Buddying Project: Raising Boys’ Attainment, Sheffield

Themes this local practice example relates to:

  • Early Years
  • General resources

Priorities this local practice example relates to:

  • Narrowing the gap in outcomes for young children through effective practices in the early years

Basic details

Organisation submitting example

National Strategies/Sheffield Local Authority

Local authority/local area:

Schools in three service districts in Sheffield with lowest Early Years Foundation Stage Profile (EYFSP) results for boys were targeted. The private, voluntary and independent (PVI) settings selected had links with the schools and included childminders.

The context and rationale

We aimed to raise boys’ attainment in all areas and particularly in Communication, Language and Literacy (CLL).
This was prompted by the analysis of the Early Years Foundation Stage Profile (EYFSP) results, which identified that boys consistently scored less well in all areas of learning, particularly in CLL, where they trail behind girls by 15 per cent.

The consultant leading the project had a particular interest in this area. 

The Every Child Matters (ECM) outcomes addressed were 'Enjoy and Achieve' and 'Making a Positive Contribution'.

The Buddying Project gave us the opportunity to address this complex and multi-layered issue and combine other service priorities, for example, promoting effective use of the outdoor environment, mark making and the self-evaluation and improvement agenda.

The project was aimed at practitioners at all levels of qualification, meaning they would achieve an outcome at their specific level. It enabled each of them to develop their action research to suit the needs of their setting. This variety will eventually give the local authority (LA) published case studies from which we will be able to share practitioners’ knowledge, experience and practice in future continuing professional development (CPD).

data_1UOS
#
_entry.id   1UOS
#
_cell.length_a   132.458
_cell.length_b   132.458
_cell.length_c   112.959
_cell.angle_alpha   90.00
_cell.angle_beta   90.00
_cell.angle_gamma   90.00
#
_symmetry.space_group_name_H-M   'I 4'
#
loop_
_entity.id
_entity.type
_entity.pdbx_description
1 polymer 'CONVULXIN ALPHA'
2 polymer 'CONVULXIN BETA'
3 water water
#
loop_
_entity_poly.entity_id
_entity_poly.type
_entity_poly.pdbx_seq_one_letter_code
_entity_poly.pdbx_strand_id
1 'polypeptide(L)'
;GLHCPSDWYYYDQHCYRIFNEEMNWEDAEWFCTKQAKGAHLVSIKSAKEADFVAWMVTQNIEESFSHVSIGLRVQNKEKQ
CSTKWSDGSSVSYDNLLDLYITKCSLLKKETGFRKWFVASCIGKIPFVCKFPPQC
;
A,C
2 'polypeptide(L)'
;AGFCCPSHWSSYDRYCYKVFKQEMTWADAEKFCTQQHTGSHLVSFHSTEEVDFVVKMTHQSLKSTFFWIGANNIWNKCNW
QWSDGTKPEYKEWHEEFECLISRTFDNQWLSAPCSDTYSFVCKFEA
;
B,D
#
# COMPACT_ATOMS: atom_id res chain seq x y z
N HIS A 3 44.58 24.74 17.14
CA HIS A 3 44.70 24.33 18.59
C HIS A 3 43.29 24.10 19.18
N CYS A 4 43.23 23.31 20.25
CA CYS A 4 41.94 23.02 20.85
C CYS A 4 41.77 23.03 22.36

The practice

Sheffield’s Learning and Achievement Service and Sheffield Hallam University worked in collaboration to build the course project around high-quality CPD. They invited practitioners from across the Early Years Foundation Stage (EYFS) sector, including childminders. This meant that course participants were at different levels of qualification and that they would achieve an outcome at their specific level. 

The course began in January 2009 and finished in December of the same year. The content is based around action research, which encourages investigation of the issues – boys’ engagement, CLL, Personal, Social and Emotional Development (PSED), effective use of the outdoor environment and implementing changes in practice. 

Each practitioner’s research questions were specific to their own setting and their own learning journey within the set parameters. This means that a wide variety of practical changes have taken place from providing ‘boy-friendly’ spaces to write, to strategies that encompass boys’ interests.

There was a variety of networking opportunities to develop collaboration between participants. These included assignments with opportunities to work with their neighbours, with similar settings and those linked by a similar theme. There have also been more informal opportunities, such as drop-ins, web forums and social events. 

Action research provides an effective mechanism for quality improvement within a setting. It is a process where the practitioner is empowered to identify and tackle issues, while developing their own and the setting’s practice. The whole reflective process is a practical approach to changing practice with the academic rigours to ensure quality outcomes. 

Measures used to demonstrate achievement were the EYFSP results and the following indicators (as shown in the case study carried out as part of the evaluation):